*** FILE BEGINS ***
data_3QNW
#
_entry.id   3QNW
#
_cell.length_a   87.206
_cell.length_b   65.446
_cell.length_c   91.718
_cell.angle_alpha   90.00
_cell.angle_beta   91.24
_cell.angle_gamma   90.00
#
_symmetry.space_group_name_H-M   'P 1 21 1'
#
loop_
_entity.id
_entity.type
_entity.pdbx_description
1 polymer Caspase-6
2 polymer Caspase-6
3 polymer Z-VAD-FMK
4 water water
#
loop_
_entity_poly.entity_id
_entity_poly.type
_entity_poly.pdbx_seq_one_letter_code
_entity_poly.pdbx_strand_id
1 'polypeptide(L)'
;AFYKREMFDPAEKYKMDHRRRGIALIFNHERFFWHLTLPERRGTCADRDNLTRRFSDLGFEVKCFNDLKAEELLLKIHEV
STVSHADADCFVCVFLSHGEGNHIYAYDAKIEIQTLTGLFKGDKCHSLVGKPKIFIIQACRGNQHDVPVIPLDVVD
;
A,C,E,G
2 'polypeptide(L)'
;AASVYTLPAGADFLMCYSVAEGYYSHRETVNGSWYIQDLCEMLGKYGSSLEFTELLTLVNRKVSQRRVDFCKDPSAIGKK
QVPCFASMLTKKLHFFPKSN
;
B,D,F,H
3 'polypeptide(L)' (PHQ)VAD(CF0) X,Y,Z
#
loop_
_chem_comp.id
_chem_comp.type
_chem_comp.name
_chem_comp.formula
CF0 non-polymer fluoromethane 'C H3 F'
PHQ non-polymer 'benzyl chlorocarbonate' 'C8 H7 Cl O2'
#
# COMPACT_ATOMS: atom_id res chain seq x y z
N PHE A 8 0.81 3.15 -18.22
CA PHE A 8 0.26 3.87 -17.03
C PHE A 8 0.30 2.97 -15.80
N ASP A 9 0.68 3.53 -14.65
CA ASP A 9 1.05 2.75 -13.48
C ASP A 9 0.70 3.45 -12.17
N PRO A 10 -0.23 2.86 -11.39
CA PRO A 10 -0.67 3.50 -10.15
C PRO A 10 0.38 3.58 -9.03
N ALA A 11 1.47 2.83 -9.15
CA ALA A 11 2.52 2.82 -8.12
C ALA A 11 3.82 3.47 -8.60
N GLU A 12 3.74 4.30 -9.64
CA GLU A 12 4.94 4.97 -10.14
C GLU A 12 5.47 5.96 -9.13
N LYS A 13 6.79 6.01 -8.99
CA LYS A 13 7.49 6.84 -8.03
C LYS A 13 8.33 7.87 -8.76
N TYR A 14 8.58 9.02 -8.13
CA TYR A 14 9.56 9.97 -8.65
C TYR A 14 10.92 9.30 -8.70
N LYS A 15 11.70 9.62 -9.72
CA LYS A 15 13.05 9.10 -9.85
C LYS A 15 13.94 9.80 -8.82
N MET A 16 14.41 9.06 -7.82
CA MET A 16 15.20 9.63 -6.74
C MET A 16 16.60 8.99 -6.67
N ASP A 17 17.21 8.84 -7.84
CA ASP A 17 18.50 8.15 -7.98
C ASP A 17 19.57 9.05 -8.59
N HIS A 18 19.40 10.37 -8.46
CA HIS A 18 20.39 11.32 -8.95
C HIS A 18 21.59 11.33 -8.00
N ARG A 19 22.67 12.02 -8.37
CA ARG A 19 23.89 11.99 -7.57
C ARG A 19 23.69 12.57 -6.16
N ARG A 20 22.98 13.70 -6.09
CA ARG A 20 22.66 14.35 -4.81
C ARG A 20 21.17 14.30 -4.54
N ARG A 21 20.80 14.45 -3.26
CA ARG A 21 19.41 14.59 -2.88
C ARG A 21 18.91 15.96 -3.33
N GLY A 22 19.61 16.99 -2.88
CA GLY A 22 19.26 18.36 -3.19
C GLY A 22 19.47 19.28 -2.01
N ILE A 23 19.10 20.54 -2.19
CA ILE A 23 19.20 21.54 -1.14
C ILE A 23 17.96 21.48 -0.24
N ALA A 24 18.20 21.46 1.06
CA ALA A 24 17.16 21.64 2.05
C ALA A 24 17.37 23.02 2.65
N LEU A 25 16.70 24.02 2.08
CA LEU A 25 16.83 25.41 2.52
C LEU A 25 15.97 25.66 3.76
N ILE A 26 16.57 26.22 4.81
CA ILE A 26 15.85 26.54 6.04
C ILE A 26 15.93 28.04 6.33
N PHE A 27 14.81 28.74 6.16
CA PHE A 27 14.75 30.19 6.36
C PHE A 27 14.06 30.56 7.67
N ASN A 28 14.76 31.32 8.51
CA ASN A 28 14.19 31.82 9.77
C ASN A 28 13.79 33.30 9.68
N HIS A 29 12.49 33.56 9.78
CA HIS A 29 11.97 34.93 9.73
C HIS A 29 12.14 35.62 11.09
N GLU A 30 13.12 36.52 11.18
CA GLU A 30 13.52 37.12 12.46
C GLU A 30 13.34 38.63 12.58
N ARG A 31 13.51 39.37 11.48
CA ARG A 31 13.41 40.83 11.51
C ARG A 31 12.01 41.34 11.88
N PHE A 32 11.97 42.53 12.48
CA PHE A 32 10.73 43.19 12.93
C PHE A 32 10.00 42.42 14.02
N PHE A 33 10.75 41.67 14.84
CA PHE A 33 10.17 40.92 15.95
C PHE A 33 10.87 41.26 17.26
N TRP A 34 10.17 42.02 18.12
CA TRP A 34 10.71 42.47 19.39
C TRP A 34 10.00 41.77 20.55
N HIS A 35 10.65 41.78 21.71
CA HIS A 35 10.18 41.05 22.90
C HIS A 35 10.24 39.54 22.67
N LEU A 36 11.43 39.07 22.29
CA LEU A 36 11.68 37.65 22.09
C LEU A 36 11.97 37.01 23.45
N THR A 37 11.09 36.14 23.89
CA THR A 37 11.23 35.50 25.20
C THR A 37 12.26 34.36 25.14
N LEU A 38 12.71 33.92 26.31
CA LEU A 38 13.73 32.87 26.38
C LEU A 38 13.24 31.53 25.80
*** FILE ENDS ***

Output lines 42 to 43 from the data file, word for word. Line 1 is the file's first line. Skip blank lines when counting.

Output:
_chem_comp.type
_chem_comp.name